It was also this Cabinet that secured the loan used to construct Mulago hospital and the Parliament Building, among other projects that included factories in Jinja.
On May 1, 1962, after the April 1962 general election, prime minister-elect Milton Obote assembly a Cabinet of 28 ministers, including parliamentary secretaries that served as assistant ministers. The Cabinet had many experienced ministers.
It included Grace Ibingira, the minister of Justice; Amos Sempa, the minister of Finance; Cuthbert Obwangor, the minister of Regional Administration; John Babiiha, the minister of Animal Industry, Game and Fisheries; Dr E.B.S. Lumu, the minister of Health; Baraki Kirya, the minister of Works; John Rwamafa, the minister of Mineral and Water Resources; Mathias Ngobi, the minister of Agriculture and Cooperatives, and Lawrence Kalule-Settala, the minister of Industry and Communications.
Others included Dr J.S.L. Zake, the minister of Education; Felix Onama, the minister of Internal Affairs; George Magezi, the minister of State; Joash Mayanja-Nkangi, the minister of Commerce; Alexander Ojera, the minister of Community Development; Adeko Nekyon, the minister of Information, Broadcasting and Tourism, and Sam Odaka, the deputy minister for Foreign Affairs. Obote was the minister of Foreign Affairs while Godfrey Binaisa was the Attorney General.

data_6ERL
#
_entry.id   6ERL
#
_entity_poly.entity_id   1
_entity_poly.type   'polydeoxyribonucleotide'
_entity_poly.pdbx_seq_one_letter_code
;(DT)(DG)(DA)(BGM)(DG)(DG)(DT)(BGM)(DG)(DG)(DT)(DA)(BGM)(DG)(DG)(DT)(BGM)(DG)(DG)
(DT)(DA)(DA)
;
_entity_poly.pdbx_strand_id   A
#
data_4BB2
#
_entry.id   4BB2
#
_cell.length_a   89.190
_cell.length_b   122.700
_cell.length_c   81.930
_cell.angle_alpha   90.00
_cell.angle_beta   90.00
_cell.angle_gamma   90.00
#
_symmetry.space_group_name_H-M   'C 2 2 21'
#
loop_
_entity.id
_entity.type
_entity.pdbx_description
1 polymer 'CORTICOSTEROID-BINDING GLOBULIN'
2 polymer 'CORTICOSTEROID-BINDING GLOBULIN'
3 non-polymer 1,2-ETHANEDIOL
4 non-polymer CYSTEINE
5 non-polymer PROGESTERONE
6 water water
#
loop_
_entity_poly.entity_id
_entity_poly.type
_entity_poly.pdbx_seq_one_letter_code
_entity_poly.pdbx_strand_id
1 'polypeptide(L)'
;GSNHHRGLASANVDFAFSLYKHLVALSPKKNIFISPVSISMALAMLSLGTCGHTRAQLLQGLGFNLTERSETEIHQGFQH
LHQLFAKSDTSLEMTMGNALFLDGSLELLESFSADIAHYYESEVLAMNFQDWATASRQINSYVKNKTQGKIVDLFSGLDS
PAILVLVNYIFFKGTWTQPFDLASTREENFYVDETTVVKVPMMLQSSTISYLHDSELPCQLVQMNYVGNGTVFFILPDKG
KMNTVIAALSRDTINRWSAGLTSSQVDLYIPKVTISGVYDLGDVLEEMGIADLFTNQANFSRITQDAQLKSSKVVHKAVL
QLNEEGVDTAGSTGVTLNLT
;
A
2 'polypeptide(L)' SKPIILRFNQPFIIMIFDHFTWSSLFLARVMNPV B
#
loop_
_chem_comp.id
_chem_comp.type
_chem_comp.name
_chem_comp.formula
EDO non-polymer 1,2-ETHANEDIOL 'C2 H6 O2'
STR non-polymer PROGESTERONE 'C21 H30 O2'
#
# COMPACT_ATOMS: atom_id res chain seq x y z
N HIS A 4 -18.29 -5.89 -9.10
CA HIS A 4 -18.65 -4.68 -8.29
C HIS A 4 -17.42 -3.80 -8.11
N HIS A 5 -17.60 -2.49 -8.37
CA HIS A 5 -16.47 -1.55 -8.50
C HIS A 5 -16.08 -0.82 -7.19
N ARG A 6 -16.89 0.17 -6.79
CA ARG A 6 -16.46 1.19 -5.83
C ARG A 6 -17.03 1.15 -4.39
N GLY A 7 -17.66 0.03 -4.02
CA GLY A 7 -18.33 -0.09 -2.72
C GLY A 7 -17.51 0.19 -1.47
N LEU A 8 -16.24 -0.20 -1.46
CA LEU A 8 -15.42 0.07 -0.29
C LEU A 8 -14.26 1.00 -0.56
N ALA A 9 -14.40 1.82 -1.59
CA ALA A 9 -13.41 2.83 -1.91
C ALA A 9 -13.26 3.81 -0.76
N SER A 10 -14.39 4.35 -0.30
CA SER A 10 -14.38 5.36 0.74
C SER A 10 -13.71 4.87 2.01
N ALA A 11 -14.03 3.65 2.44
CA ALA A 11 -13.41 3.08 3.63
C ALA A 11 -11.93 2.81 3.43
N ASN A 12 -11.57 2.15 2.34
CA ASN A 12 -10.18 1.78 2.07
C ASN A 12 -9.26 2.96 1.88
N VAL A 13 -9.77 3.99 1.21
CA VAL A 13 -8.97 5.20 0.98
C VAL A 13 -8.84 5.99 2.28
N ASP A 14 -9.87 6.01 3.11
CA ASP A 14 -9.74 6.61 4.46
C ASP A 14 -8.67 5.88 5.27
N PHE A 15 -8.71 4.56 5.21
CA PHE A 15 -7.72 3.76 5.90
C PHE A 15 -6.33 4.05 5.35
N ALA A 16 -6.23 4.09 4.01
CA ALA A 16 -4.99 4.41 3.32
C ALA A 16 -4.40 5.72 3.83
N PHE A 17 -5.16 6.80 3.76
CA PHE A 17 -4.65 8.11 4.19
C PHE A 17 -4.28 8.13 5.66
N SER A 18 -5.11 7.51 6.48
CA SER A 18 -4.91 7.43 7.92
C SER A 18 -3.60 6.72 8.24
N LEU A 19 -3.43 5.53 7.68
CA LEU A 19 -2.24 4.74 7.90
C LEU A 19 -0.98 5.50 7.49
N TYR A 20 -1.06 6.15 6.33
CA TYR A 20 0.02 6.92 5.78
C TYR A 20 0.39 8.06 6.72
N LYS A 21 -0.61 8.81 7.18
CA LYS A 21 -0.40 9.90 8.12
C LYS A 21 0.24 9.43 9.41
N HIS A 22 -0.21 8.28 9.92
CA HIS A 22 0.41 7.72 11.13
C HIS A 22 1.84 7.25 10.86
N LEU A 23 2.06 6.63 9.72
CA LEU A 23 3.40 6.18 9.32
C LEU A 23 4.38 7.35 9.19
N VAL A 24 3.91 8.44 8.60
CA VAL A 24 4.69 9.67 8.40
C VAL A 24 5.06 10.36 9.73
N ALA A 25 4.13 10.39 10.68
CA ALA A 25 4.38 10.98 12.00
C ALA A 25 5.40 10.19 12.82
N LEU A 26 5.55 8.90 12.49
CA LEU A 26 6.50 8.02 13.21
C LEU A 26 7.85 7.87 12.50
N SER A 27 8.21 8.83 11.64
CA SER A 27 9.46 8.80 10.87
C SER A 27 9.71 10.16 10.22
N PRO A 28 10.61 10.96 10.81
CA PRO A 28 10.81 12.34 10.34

They included Shaban Nkutu in the Office of the Prime Minister, Chris Katiti in the Ministry of Regional Administration. K.K.K. Karegyesa in the Ministry of Animal Industry, Game and Fisheries, Joshua Wakholi in the Ministry of Health, S.K. Masembe-Kabali in the Ministry of Works, Lawrence Lubowa in the Ministry of Agriculture and Cooperatives, William Kalema in the Ministry of Education, M.L. Choudhry in the Ministry of Internal Affairs, E.B. Bwambale in the Ministry of Commerce, P. Munyagwa-Nsibirwa in the Ministry of Information, Broadcasting and Tourism and Ms Florence Lubega in the Ministry of Community Development and Labour.
Amin’s 18-man Cabinet
In February 1971, after the army ousted Milton Obote and made Amin president, he assembly an 18-man Cabinet that was experienced.